Learn More About Karamu House

Explore the storied legacy of the nation's oldest Black producing theatre

Founded in 1915, Karamu House is a place of joyful gathering (the meaning of ‘Karamu” in Swahili), where people from different races, religions, and economic backgrounds come together through the arts. Recognized as the nation's oldest producing Black theatre, Karamu House is continually cited as one of Cleveland’s top four treasures and listed on the U.S. National Register of Historic Places

History: Founders Rowena and Russell JelliffeKaramu Performing Arts Theatre

Founders of Karamu House

In 1915, Russell & Rowena Jelliffe, two Oberlin College graduates opened a settlement house in an area of Cleveland, Ohio called “The Roaring Third.” They set out to establish a common ground where community members of different backgrounds could come together to seek and share common ventures.

Dance: Playhouse Settlement by Karamu HouseKaramu Performing Arts Theatre

Original Home - Playhouse Settlement

Pictured is the original Playhouse Settlement (Neighborhood Assoc.) building located at the corner of East 38th Street and Central Avenue in Cleveland, Ohio. The Jelliffes soon discovered the arts provided the perfect common ground, and in 1917, plays at the settlement began.

History: Children and PuppetryKaramu Performing Arts Theatre

Children's Theatre

The earliest students of drama and music were children performing mostly outdoors on the Grant Park playground nextdoor to the Playhouse Settlement. They also learned the art of puppetry. Pictured are two children preparing marionettes for a puppet show. 

Dance: Gilpin Players (1920) by unknownKaramu Performing Arts Theatre

Gilpin Players

In 1920, the Jelliffes sponsored a group of young adults known as the Dumas Dramatic Club. In January 1922, they changed their name to the Gilpin Players, after famed stage actor Charles Gilpin attended one of their rehearsals, complimented their work and left $50 on the stage.

History: Karamu History Original Theatre Building (1923) by Karamu HouseKaramu Performing Arts Theatre

Karamu Theatre

In 1923, the Jelliffes began utilizing the corner building adjacent to the Playhouse Settlement lot. The building, known as Karamu Theatre, provided space not only for theatre but also for art, dance and music classes, and daycare. The building was destroyed by the fire of 1939.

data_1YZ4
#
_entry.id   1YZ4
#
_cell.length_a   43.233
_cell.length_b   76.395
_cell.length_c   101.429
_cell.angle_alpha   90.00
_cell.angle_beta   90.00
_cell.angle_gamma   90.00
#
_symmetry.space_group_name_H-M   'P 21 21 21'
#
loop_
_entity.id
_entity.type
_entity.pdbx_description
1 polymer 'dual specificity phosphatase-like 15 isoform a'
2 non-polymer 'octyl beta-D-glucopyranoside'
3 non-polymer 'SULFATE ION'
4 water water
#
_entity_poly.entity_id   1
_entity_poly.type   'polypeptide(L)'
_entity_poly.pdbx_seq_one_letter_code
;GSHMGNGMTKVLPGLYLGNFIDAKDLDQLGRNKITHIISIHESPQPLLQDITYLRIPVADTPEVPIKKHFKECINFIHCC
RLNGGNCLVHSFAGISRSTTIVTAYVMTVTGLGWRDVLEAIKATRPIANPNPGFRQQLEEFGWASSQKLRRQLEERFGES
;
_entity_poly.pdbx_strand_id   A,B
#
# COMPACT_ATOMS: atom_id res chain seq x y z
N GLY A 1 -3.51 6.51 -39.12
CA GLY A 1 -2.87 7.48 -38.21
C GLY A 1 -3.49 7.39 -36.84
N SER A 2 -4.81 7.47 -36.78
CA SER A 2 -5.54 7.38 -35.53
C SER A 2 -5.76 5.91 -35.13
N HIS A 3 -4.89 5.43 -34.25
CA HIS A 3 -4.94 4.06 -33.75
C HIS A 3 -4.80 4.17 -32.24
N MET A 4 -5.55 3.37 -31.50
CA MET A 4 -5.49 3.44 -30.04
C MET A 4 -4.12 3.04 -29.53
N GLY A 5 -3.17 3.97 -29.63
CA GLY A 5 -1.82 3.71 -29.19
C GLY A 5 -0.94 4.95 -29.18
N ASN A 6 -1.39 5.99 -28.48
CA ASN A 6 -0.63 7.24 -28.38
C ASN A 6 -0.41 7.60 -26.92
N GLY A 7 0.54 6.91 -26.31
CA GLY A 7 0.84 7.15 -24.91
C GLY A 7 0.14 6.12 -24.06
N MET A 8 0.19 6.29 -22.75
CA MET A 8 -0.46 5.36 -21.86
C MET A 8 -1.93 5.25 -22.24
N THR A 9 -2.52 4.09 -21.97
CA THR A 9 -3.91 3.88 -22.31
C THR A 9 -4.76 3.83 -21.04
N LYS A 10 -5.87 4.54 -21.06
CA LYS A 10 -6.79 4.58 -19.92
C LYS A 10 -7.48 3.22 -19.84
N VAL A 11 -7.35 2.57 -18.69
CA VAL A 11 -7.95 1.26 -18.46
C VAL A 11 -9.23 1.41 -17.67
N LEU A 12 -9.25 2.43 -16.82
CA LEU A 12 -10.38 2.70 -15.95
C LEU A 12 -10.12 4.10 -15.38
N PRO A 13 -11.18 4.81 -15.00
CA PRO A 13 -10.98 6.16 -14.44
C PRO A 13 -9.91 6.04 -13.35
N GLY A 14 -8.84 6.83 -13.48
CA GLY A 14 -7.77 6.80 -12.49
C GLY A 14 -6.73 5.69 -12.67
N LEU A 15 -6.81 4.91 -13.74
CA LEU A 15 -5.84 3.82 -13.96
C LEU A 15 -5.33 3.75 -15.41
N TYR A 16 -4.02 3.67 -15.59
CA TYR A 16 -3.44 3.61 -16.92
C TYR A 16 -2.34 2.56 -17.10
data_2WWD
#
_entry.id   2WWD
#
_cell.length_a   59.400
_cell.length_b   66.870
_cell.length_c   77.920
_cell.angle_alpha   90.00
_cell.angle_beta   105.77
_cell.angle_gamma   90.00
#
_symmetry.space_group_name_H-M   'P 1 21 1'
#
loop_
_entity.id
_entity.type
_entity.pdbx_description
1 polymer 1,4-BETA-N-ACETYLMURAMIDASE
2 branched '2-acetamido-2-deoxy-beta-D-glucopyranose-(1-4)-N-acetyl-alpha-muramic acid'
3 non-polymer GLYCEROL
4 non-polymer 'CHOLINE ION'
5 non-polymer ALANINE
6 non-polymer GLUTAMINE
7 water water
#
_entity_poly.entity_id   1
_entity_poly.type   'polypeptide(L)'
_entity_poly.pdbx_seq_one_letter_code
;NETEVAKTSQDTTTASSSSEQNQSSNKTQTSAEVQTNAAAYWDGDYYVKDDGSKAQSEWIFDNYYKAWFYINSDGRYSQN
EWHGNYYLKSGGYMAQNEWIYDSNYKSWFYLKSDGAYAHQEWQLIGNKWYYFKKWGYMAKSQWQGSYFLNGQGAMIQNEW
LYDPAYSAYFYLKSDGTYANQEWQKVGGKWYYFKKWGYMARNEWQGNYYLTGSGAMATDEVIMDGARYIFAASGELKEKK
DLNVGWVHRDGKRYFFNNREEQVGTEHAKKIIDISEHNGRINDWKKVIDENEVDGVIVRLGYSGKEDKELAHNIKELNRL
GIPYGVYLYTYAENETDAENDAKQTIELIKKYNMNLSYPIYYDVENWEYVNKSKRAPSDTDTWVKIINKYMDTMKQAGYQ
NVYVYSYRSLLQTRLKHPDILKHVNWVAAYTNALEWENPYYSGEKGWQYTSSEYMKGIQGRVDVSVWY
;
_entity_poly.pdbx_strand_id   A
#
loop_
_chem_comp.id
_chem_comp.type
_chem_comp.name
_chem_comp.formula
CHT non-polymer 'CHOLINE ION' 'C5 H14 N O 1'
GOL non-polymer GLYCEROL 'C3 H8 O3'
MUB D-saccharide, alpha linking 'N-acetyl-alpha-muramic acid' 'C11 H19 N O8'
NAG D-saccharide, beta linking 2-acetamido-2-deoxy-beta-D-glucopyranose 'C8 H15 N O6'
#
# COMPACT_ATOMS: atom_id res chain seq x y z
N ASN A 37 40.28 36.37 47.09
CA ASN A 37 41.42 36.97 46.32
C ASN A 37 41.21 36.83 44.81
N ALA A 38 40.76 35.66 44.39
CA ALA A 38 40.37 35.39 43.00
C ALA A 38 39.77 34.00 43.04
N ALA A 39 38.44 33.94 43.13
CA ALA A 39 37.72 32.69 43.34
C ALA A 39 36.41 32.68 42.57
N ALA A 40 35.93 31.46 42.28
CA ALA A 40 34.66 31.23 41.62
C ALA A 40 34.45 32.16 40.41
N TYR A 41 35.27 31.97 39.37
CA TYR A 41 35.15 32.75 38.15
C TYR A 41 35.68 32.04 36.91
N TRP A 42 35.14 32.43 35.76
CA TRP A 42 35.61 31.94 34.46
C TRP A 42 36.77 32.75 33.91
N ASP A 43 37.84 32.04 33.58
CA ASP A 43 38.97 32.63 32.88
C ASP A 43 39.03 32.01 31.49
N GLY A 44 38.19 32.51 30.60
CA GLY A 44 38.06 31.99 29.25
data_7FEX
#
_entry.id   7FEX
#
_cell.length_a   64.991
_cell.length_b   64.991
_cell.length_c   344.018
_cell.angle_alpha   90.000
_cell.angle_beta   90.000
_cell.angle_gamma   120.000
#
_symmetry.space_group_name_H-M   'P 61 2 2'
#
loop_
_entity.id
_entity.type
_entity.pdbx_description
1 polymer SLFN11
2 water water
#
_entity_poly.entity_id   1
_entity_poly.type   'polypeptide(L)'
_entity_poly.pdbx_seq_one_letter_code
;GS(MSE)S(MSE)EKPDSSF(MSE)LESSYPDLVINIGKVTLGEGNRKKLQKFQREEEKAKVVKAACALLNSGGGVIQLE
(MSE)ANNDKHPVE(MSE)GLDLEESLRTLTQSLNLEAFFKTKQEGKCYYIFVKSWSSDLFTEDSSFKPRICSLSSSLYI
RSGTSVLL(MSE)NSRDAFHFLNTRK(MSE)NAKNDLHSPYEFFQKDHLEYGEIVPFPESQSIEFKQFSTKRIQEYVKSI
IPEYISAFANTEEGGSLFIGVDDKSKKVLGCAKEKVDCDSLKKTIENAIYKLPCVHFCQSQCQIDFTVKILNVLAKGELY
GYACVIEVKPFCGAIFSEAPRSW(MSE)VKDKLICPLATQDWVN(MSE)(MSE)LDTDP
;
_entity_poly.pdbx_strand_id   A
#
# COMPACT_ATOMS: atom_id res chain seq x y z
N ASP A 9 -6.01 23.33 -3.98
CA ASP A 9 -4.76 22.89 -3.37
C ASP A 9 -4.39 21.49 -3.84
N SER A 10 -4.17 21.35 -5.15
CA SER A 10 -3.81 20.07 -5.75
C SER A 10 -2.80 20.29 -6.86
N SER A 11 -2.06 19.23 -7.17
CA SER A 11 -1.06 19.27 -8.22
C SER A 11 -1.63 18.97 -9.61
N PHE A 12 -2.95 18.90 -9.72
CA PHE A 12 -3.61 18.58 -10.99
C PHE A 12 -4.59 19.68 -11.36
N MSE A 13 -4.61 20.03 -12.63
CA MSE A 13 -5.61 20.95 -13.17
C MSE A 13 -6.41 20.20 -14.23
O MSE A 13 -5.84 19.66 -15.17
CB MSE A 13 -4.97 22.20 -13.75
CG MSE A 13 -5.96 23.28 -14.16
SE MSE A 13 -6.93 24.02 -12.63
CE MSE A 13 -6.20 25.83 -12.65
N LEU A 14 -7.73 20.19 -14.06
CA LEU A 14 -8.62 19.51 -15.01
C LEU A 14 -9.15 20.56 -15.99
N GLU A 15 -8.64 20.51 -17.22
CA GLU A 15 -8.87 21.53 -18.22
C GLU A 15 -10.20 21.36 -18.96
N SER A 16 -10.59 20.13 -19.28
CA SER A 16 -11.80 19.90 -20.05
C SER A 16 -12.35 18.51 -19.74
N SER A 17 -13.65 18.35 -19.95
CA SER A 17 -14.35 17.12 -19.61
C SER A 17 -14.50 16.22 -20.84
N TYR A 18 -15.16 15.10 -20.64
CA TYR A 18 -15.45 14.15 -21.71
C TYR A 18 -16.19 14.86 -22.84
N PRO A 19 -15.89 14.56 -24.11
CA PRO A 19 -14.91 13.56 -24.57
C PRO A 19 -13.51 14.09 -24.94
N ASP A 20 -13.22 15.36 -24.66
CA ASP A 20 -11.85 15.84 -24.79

History: Shirley Graham (1940) by unknownKaramu Performing Arts Theatre

Shirley Graham

The Jelliffes were staunch supporters of Shirley Graham’s work. In 1932 they recommended her one-act play Tom Tom be considered by Lawrence Higgins, an affluent scenic designer who produced for the Stadium Opera in Cleveland. Graham was commissioned to expand her play into a three-act composed opera. Tom Tom became the first produced opera by an African American woman.

History: WPA Charles Sallée (1935-01-01) by Karamu HouseKaramu Performing Arts Theatre

Karamu Artists, Inc.

In 1935 Karamu Artists, Inc. was formed to support a group of artists funded through the Works Progress Administration (WPA) project. This group included artists such as Hughie Lee-Smith, Elmer W. Brown,  Charles Sallée, Jr., William E. Smith, Zell Ingram, and Fred Carlo. In 1942, they held their first major show in NYC- the largest of African American artwork. (Sallée, Charles. Watercolor print. cir. 1935)

History: Karamu Dancers (1940) by Peter HastingsKaramu Performing Arts Theatre

Karamu Dancers

In 1940, the Karamu Dancers performed at the World's Fair in New York. Marjorie Witt Johnson was Director of the Karamu Dancers.

History: First Production After The Fire (1940-02-01) by Cleveland Memory ProjectOriginal Source: https://clevelandmemory.contentdm.oclc.org/digital/collection/press/id/9927/rec/2

I Gotta Home

Pictured are Minnie Gentry & Jesse Firse in I Gotta Home, written by Shirley Graham, directed by the Gilpin Players in Feb. 1940. The play was performed at Case Western Reserve University's Eldred Hall Theatre. They were rehearsing this play in the Karamu Theatre at the time of the fire.

History: Langston Hughes Supporting KaramuKaramu Performing Arts Theatre

Langston Hughes

Legendary Harlem Renaissance poet and literary artist, Langston Hughes spent his high school years at Karamu. After he graduated, he sustained a lifelong intimate relationship with Mr. & Mrs. Jelliffe and Karamu. Pictured is Hughes in support of Karamu's capital building plans in the 1940s.

History: Building Our New Home (1948)Karamu Performing Arts Theatre

Karamu's New Home

In 1941 the Playhouse Settlement formally changed its name to Karamu House, Inc. Pictured is the groundbreaking ceremony on Feb. 6, 1945 at their new home, located at the corner of E89th Street & Quincy Avenue in the Fairfax neighborhood.

History: Early Childhood Education (1954) by Cleveland Memory Project CollectionKaramu Performing Arts Theatre

Early Childhood Education